Statins could be ‘novel therapy for asthma’
medwireNews: Researchers from the USA say that there may be certain patients with asthma who could benefit from the addition of statins to their inhaler therapy.
The authors retrospectively analyzed the outcomes of 165 patients treated for severe asthma at their clinic between 2001 and 2008. Overall, 31 were statin users with a median treatment duration of 1 year.
Statin users were older than non-users, had a greater prevalence of comorbidities, and had worse lung function, reports the team, led by Amir Zeki (University of California, Sacramento).
However, after adjusting for confounders, they found that statin users had significantly better asthma control than did non-users, with asthma control test (ACT) scores on average 2.2 points higher.
Several other factors were independent predictors for a lower ACT score, such as smoking, associated with a reduction of 4.04 points, obesity with a 2.1-point reduction, and gastroesophageal reflux disease with a 2.6-point reduction. Conversely, with each 1 L increase in forced vital capacity, the ACT score increased by 2.2 points.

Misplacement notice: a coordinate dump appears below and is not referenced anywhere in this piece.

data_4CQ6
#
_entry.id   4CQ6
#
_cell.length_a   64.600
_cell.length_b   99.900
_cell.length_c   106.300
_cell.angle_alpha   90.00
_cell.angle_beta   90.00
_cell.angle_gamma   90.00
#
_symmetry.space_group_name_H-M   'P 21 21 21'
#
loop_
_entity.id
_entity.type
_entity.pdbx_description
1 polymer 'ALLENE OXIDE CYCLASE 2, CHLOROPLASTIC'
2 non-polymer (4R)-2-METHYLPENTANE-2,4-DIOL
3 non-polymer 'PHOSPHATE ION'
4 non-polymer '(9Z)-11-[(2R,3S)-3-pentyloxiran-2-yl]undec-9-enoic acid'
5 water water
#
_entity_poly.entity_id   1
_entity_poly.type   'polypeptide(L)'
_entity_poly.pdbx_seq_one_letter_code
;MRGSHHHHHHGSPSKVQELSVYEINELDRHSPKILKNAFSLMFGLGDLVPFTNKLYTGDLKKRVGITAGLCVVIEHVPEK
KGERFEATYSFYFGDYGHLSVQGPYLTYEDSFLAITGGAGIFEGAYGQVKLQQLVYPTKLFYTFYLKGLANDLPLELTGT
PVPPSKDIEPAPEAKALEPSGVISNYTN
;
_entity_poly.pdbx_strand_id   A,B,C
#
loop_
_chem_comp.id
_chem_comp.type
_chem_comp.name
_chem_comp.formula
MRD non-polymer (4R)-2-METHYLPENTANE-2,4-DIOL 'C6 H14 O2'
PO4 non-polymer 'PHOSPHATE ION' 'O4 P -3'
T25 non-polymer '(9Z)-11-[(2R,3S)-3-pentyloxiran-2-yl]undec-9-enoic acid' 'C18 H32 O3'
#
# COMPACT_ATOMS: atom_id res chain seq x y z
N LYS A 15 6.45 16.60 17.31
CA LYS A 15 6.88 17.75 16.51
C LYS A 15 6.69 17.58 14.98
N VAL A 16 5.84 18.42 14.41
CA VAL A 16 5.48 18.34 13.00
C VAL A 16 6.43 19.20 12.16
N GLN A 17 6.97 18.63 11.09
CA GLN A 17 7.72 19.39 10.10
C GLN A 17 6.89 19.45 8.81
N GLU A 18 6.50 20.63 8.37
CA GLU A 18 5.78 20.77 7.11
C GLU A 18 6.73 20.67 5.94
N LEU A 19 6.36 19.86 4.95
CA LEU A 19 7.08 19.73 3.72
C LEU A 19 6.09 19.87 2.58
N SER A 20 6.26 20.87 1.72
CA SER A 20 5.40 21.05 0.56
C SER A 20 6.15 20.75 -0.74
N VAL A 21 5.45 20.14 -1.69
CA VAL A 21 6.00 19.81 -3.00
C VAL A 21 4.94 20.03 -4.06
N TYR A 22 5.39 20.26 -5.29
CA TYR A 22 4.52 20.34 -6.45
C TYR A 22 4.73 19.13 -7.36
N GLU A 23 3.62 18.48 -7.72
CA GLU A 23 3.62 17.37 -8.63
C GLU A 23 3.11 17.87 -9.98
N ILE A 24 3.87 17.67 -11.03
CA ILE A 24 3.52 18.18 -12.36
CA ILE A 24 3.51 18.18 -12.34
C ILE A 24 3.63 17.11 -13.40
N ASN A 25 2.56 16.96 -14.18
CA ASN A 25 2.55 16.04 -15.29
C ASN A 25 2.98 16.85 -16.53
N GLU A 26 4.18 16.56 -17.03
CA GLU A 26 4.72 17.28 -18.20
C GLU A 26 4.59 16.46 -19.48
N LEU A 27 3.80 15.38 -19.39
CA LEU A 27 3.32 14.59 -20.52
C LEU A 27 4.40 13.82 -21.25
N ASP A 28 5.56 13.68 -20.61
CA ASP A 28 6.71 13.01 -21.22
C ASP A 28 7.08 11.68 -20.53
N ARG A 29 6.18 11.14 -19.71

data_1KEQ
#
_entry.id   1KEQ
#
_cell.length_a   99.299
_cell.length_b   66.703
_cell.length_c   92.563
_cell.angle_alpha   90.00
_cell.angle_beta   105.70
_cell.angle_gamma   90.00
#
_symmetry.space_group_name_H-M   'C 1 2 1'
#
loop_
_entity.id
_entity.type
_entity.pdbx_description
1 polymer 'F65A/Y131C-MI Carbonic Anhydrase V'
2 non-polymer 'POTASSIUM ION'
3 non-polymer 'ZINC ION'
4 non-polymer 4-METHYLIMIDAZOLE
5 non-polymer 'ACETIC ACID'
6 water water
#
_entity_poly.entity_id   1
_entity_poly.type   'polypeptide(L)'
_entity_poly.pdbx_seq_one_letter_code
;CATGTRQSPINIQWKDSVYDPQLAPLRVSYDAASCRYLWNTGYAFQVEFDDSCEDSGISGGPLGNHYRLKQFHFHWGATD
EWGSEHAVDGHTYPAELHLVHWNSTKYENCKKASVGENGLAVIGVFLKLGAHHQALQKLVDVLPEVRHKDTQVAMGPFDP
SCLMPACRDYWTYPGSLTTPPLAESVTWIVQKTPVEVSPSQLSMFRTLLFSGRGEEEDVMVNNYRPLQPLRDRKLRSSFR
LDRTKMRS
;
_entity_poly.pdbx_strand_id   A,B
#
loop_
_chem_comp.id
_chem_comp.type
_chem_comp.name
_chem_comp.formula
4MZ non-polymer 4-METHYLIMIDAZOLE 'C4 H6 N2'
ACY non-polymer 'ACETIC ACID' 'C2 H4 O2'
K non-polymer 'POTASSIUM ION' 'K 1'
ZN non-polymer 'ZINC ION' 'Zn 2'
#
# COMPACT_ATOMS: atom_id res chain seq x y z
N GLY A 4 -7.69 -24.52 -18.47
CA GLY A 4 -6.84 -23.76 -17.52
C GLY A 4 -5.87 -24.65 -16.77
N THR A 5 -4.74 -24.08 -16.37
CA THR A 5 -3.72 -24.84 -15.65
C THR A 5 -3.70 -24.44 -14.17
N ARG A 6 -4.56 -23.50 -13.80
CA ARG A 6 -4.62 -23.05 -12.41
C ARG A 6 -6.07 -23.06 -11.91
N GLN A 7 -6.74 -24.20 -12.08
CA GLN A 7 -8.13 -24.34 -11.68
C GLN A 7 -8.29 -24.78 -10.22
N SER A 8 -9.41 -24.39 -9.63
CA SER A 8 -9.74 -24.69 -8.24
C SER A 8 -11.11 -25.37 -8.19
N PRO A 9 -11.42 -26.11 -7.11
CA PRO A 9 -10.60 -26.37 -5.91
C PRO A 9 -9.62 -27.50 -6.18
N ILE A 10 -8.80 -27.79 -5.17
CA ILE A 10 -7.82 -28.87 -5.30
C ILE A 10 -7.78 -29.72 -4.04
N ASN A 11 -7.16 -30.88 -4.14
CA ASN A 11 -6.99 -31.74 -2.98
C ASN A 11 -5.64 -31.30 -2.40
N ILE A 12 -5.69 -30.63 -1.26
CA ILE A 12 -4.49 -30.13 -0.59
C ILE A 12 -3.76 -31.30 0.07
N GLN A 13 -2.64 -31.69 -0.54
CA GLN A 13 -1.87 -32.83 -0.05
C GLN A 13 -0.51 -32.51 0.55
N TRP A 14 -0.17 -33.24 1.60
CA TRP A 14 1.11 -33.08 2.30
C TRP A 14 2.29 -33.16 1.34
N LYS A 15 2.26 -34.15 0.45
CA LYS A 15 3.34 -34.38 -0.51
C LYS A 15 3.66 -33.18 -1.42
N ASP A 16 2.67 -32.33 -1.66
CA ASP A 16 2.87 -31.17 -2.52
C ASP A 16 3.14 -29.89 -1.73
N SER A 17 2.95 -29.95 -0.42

The authors note that a previous study indicated that a 2-point reduction in ACT score is associated with a 46% increased risk for rescue medication use, and a 21% increased risk for exacerbations, suggesting that the difference in ACT score for statin users could have a clinically meaningful protective effect.
Writing in BMJ Open, the researchers explain that statins have been linked to improved lung function in epidemiologic studies and have been shown in animal studies to have anti-inflammatory, anti-remodelling, and immunomodulatory effects in the lung. But, to date, clinical trials have failed to confirm benefits in patients with mild-to-moderate asthma.
Zeki and colleagues acknowledge that the retrospective nature of their study limits their conclusions. However, they say the possibility that severe asthma patients are a target population for statin treatment is an area “ripe for additional investigations.”
They add: “Given the pleiotropic biological effects, widespread use and reasonable safety record of statins, they may be a potential novel therapy for asthma.”
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By Kirsty Oswald, medwireNews Reporter